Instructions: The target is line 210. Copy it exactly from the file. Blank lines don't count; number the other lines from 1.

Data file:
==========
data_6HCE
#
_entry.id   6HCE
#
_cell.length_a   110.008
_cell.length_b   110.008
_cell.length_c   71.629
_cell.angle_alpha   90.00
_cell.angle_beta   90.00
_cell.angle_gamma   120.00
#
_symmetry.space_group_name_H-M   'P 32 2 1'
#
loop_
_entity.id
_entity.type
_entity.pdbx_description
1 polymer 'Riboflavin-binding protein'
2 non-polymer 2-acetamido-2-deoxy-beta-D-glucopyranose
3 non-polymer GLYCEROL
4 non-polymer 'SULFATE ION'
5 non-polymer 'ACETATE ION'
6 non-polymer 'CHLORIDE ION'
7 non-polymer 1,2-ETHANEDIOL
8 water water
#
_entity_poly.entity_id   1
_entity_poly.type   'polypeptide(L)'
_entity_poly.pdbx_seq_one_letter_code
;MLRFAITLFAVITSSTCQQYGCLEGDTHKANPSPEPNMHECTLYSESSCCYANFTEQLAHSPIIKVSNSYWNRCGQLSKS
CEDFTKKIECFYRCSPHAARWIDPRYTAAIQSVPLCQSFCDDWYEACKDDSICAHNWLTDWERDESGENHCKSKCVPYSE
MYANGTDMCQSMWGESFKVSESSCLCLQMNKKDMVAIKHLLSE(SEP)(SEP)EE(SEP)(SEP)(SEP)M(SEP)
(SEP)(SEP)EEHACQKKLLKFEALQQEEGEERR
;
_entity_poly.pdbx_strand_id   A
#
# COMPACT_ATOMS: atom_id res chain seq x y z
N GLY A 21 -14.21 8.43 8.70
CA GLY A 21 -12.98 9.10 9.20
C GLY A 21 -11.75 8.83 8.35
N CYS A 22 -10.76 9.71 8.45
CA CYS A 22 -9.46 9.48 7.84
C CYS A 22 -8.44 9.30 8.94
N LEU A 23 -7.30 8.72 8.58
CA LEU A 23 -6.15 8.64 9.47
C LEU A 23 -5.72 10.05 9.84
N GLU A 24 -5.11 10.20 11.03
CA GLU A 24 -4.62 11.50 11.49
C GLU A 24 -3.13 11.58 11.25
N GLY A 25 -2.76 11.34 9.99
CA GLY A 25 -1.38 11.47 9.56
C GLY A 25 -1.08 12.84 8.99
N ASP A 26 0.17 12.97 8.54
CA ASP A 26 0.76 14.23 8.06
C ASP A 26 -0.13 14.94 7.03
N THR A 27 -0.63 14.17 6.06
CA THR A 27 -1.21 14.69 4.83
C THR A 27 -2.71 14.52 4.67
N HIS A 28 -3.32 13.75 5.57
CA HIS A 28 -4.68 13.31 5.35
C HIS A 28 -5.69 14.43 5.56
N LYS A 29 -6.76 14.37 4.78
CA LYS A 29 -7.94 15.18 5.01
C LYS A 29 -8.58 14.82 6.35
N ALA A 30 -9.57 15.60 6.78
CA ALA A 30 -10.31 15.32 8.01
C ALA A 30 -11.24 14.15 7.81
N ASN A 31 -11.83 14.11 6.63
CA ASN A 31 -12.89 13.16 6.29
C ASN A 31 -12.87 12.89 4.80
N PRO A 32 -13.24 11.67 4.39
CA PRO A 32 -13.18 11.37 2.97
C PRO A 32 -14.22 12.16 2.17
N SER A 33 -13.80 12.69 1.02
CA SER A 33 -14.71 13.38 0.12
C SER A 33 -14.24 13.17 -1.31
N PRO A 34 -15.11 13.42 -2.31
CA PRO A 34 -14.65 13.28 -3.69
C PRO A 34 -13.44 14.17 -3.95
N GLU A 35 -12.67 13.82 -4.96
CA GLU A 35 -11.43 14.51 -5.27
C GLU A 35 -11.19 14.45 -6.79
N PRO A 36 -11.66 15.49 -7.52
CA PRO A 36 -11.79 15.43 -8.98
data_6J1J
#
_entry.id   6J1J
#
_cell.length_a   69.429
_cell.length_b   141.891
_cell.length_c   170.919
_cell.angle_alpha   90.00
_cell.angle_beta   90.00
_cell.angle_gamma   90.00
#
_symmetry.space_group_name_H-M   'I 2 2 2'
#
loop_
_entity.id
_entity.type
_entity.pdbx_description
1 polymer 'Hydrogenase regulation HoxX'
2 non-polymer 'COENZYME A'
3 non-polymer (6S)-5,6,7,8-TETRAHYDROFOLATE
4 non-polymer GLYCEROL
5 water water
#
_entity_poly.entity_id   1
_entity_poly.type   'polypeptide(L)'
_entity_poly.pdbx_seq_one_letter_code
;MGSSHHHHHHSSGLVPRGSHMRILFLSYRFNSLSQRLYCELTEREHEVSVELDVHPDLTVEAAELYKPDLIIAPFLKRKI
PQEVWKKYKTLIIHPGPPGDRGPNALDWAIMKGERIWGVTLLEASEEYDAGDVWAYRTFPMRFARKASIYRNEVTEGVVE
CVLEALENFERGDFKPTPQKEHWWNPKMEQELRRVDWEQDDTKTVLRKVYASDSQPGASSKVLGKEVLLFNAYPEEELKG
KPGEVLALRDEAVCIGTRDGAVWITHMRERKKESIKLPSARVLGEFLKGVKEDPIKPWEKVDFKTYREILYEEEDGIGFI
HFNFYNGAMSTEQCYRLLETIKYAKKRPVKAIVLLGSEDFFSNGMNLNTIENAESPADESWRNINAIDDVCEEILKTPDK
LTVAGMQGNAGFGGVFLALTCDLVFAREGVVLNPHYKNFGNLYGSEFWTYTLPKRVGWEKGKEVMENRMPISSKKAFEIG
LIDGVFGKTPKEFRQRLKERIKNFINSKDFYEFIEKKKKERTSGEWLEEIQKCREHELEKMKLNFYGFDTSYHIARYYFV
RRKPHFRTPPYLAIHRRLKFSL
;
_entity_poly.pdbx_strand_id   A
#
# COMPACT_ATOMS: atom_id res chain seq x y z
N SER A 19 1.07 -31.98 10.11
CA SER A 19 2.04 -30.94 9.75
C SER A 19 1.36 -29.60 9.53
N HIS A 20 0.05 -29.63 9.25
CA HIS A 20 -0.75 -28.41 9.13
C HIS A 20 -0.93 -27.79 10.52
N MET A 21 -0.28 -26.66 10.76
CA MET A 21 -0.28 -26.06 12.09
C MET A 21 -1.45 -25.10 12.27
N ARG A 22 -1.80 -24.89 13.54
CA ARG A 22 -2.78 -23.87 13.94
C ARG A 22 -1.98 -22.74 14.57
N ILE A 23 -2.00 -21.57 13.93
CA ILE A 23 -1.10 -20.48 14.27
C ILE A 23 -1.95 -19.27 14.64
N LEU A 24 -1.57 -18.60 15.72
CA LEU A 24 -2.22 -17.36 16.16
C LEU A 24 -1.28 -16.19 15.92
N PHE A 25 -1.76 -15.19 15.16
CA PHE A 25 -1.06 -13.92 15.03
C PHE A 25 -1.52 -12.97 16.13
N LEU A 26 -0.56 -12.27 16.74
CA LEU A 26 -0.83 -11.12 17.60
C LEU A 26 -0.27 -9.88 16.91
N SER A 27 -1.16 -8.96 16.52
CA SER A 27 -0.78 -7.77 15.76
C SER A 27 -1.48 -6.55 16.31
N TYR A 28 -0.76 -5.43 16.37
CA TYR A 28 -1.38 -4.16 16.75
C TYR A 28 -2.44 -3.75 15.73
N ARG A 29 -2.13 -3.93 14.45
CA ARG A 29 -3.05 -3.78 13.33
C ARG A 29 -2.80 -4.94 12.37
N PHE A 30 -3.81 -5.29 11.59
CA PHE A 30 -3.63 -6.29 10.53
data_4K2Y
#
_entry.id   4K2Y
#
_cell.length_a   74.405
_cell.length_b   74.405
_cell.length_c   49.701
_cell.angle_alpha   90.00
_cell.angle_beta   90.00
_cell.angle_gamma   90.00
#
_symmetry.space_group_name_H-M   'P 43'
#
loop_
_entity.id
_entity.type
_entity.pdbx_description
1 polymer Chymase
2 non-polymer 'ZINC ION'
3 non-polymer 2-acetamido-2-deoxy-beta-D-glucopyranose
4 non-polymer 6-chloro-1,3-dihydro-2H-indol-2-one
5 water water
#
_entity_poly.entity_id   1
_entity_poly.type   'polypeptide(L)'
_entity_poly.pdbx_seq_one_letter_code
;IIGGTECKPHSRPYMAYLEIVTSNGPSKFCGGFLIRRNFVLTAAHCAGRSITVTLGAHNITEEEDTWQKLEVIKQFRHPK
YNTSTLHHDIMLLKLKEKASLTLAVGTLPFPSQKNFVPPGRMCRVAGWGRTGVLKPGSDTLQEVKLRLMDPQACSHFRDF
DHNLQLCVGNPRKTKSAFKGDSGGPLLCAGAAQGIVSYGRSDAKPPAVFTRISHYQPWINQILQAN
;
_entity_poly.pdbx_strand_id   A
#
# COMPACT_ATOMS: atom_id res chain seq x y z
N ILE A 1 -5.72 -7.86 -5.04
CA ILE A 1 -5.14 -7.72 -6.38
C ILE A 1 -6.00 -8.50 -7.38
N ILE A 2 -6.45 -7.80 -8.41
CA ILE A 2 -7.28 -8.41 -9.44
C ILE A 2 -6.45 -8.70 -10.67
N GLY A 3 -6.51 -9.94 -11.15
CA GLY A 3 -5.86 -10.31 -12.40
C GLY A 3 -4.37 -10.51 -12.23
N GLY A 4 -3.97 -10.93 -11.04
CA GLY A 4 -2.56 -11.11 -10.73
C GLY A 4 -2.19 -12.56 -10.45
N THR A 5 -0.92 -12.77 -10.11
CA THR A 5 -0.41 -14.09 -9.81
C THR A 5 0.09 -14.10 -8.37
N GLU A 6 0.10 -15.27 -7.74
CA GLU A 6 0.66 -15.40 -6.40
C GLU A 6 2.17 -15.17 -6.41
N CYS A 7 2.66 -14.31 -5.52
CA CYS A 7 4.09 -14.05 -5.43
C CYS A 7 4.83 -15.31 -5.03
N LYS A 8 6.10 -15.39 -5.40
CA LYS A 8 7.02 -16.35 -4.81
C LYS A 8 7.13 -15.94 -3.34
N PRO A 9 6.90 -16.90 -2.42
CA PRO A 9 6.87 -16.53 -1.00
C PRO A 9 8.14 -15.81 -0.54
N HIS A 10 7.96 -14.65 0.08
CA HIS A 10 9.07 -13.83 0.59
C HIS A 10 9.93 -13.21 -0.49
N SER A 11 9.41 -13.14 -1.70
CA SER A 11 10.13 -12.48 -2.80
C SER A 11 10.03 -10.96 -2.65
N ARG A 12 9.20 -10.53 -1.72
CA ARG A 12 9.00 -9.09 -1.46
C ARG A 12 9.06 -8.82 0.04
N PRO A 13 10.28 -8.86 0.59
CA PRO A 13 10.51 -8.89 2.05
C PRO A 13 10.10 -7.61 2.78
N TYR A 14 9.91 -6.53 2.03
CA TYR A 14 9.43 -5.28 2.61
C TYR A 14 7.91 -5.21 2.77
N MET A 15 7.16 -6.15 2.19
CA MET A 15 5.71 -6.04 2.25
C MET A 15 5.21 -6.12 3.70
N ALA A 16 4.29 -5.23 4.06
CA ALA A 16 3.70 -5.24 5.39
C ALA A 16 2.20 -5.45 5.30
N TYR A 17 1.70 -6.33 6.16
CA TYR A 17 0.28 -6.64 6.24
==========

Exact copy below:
CA CYS A 7 4.09 -14.05 -5.43